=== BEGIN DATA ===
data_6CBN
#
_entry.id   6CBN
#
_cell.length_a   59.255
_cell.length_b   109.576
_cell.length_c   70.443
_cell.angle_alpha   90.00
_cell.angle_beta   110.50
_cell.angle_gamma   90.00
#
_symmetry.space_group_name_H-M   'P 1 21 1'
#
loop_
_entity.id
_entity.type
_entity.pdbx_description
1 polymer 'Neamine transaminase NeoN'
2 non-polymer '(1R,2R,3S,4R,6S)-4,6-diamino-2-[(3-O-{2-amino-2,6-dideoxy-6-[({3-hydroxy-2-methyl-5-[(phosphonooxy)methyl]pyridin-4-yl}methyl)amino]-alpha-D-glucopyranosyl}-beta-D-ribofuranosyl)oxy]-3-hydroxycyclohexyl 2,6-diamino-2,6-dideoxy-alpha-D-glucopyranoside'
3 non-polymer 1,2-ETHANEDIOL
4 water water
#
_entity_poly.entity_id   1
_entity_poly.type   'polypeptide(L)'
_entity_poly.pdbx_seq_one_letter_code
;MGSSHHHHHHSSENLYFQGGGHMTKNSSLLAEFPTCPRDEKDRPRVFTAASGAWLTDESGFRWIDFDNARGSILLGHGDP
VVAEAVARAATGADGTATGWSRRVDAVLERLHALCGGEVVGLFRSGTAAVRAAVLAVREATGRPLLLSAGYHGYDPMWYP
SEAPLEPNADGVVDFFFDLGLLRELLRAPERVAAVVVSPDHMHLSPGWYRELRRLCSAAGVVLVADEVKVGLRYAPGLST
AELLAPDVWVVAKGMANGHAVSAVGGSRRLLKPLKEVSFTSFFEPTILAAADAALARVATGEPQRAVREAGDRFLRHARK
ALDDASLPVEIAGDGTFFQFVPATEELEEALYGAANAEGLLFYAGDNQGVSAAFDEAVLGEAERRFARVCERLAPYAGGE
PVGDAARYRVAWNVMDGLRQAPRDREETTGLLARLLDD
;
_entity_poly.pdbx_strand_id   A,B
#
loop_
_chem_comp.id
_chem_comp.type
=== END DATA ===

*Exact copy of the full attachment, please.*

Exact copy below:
data_6CBN
#
_entry.id   6CBN
#
_cell.length_a   59.255
_cell.length_b   109.576
_cell.length_c   70.443
_cell.angle_alpha   90.00
_cell.angle_beta   110.50
_cell.angle_gamma   90.00
#
_symmetry.space_group_name_H-M   'P 1 21 1'
#
loop_
_entity.id
_entity.type
_entity.pdbx_description
1 polymer 'Neamine transaminase NeoN'
2 non-polymer '(1R,2R,3S,4R,6S)-4,6-diamino-2-[(3-O-{2-amino-2,6-dideoxy-6-[({3-hydroxy-2-methyl-5-[(phosphonooxy)methyl]pyridin-4-yl}methyl)amino]-alpha-D-glucopyranosyl}-beta-D-ribofuranosyl)oxy]-3-hydroxycyclohexyl 2,6-diamino-2,6-dideoxy-alpha-D-glucopyranoside'
3 non-polymer 1,2-ETHANEDIOL
4 water water
#
_entity_poly.entity_id   1
_entity_poly.type   'polypeptide(L)'
_entity_poly.pdbx_seq_one_letter_code
;MGSSHHHHHHSSENLYFQGGGHMTKNSSLLAEFPTCPRDEKDRPRVFTAASGAWLTDESGFRWIDFDNARGSILLGHGDP
VVAEAVARAATGADGTATGWSRRVDAVLERLHALCGGEVVGLFRSGTAAVRAAVLAVREATGRPLLLSAGYHGYDPMWYP
SEAPLEPNADGVVDFFFDLGLLRELLRAPERVAAVVVSPDHMHLSPGWYRELRRLCSAAGVVLVADEVKVGLRYAPGLST
AELLAPDVWVVAKGMANGHAVSAVGGSRRLLKPLKEVSFTSFFEPTILAAADAALARVATGEPQRAVREAGDRFLRHARK
ALDDASLPVEIAGDGTFFQFVPATEELEEALYGAANAEGLLFYAGDNQGVSAAFDEAVLGEAERRFARVCERLAPYAGGE
PVGDAARYRVAWNVMDGLRQAPRDREETTGLLARLLDD
;
_entity_poly.pdbx_strand_id   A,B
#
loop_
_chem_comp.id
_chem_comp.type